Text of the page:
University Senate meets for final time of the semester

Taylor Harrison

The University Senate met for a brief final meeting of the semester on Thursday afternoon to report on multiple topics and vote on new business.

At the meeting, Gordon Emslie, provost and Academic Affairs vice president, and Cory Dodds, the Student Government Association president, talked about the value added grading system proposal. The proposal regards giving students who earn final grades in the top one-third of B and C grades an extra quality point to their grade. They would then receive a B+ or a C+.

Emslie presented the proposal to SGA last week.

“The SGA executive committee generally supports this proposal, and when we come back into session next semester, we are planning a resolution of endorsement,” Dodds said.

SGA’s executive committee has also drafted a proposed policy regarding student teaching assistant evaluations, submitted to Emslie for his review.

“Basically, what the policy that we proposed is, is graduate students and undergraduates who are teaching assistants have to undergo mandatory evaluations all across campus — very similar to what we do for faculty right now,” Dodds said.

Currently, the process varies by department. While some departments conduct these evaluations, others do not.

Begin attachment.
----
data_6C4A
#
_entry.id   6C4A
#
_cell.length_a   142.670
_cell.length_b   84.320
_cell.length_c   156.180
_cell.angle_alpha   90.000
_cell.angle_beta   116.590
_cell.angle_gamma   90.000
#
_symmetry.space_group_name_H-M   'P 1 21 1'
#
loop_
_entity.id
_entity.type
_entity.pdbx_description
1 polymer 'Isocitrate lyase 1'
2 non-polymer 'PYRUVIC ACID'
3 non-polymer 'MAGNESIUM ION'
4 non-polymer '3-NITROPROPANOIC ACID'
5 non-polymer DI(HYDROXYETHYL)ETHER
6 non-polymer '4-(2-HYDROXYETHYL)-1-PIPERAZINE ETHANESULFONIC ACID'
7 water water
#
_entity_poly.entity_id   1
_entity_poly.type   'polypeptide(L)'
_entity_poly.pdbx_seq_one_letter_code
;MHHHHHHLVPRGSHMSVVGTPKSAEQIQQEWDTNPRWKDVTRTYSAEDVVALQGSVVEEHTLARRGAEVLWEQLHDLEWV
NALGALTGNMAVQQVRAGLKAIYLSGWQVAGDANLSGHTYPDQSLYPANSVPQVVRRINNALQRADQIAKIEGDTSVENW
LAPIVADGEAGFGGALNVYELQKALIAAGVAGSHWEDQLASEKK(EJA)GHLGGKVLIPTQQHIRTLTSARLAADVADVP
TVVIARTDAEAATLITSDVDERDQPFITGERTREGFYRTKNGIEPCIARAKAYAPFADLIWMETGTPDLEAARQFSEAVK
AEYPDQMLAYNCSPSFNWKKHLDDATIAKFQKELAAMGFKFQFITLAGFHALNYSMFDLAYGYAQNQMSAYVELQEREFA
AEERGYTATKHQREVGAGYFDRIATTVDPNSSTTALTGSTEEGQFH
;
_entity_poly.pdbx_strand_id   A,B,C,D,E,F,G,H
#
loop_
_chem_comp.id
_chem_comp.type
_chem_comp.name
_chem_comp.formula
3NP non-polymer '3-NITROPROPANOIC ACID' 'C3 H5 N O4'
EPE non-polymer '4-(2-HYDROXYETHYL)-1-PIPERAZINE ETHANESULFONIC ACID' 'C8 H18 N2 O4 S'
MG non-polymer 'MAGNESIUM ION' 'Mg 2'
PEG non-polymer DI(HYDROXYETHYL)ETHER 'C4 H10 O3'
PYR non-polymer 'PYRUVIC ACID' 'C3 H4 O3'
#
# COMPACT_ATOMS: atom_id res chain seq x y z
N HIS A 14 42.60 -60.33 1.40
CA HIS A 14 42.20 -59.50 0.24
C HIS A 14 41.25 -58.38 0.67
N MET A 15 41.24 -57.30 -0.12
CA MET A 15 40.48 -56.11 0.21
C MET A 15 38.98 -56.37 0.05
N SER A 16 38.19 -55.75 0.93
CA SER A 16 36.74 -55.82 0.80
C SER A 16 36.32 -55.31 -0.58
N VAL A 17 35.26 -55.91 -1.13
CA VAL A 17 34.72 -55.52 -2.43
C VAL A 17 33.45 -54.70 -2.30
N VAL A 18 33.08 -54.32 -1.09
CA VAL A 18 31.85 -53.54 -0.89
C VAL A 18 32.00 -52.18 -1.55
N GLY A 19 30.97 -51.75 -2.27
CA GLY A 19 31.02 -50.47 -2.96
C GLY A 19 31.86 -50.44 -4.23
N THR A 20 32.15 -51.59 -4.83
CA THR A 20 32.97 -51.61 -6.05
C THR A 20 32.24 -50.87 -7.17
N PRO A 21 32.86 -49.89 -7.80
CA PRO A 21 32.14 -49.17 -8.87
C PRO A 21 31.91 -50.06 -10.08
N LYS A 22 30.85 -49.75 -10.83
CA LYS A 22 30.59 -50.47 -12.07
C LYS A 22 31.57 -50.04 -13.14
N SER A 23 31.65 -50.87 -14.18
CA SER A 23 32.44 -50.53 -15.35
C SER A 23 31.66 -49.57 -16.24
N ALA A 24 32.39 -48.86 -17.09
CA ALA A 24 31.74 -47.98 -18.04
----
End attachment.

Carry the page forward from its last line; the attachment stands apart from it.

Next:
“…I think it’s important to have a process that all departments follow to protect the academic quality of our courses at WKU,” Dodds said.

Emslie also discussed Student Input to Teaching Effectiveness evaluations moving online this semester instead of doing the evaluations in class on paper. Emslie said the online SITE evaluations had an increased level of participation.

The evaluations had a 67.54 percent response rate as opposed to the previous 67.25 percent response rate.

“Most universities that go to online course evaluations see a precipitous drop in the number of students participating in the evaluation process,” Emslie said.

Emslie said the forums regarding bi-terms at WKU, which were held at each of the colleges, led to good dialogue with faculty members and mixed feedback to the bi-term proposal.

Also at the senate meeting, the senate approved two items of new business. The first item dealt with revisions to a research-track faculty policy. The style and formatting of the policy changed and “research professor” was replaced by “research-track faculty member” throughout the policy.

The policy was approved.

The second piece of new business was also approved. It regarded the Colonnade program and moving certain math courses into that program.

Mac McKerral, faculty senate chair, said the Colonnade program will go into effect in fall 2014.

“What they’re doing right now is they’re taking courses that are in the general education program now, that are not going to change, and they’re putting them into the Colonnade program,” McKerral said.

Reports from the graduate council and undergraduate council committee were approved.